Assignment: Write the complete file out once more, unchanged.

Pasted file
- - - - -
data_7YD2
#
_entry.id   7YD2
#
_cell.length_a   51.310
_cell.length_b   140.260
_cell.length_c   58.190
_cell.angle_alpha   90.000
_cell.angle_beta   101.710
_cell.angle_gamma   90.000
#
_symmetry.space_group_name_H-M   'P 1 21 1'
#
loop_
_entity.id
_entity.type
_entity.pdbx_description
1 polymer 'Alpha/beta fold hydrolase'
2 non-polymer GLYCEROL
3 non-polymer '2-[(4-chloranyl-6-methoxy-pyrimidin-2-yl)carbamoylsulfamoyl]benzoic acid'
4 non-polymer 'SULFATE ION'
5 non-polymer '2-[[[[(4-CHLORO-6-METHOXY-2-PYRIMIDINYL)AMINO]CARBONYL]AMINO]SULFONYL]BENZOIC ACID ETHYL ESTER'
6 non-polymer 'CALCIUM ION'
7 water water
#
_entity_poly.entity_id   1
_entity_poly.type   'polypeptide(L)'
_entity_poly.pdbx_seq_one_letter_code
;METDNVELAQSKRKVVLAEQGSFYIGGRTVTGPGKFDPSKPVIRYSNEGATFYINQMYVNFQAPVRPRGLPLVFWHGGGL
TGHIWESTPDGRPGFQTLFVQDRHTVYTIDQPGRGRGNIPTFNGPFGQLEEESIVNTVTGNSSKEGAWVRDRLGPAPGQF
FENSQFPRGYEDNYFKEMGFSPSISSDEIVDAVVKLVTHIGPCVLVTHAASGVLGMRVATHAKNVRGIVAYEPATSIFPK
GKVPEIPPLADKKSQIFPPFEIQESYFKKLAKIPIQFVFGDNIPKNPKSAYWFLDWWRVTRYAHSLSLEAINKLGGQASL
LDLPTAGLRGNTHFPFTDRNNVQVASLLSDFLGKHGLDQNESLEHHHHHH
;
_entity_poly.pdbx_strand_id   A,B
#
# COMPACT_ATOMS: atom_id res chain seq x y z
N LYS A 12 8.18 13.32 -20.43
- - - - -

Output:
data_7YD2
#
_entry.id   7YD2
#
_cell.length_a   51.310
_cell.length_b   140.260
_cell.length_c   58.190
_cell.angle_alpha   90.000
_cell.angle_beta   101.710
_cell.angle_gamma   90.000
#
_symmetry.space_group_name_H-M   'P 1 21 1'
#
loop_
_entity.id
_entity.type
_entity.pdbx_description
1 polymer 'Alpha/beta fold hydrolase'
2 non-polymer GLYCEROL
3 non-polymer '2-[(4-chloranyl-6-methoxy-pyrimidin-2-yl)carbamoylsulfamoyl]benzoic acid'
4 non-polymer 'SULFATE ION'
5 non-polymer '2-[[[[(4-CHLORO-6-METHOXY-2-PYRIMIDINYL)AMINO]CARBONYL]AMINO]SULFONYL]BENZOIC ACID ETHYL ESTER'
6 non-polymer 'CALCIUM ION'
7 water water
#
_entity_poly.entity_id   1
_entity_poly.type   'polypeptide(L)'
_entity_poly.pdbx_seq_one_letter_code
;METDNVELAQSKRKVVLAEQGSFYIGGRTVTGPGKFDPSKPVIRYSNEGATFYINQMYVNFQAPVRPRGLPLVFWHGGGL
TGHIWESTPDGRPGFQTLFVQDRHTVYTIDQPGRGRGNIPTFNGPFGQLEEESIVNTVTGNSSKEGAWVRDRLGPAPGQF
FENSQFPRGYEDNYFKEMGFSPSISSDEIVDAVVKLVTHIGPCVLVTHAASGVLGMRVATHAKNVRGIVAYEPATSIFPK
GKVPEIPPLADKKSQIFPPFEIQESYFKKLAKIPIQFVFGDNIPKNPKSAYWFLDWWRVTRYAHSLSLEAINKLGGQASL
LDLPTAGLRGNTHFPFTDRNNVQVASLLSDFLGKHGLDQNESLEHHHHHH
;
_entity_poly.pdbx_strand_id   A,B
#
# COMPACT_ATOMS: atom_id res chain seq x y z
N LYS A 12 8.18 13.32 -20.43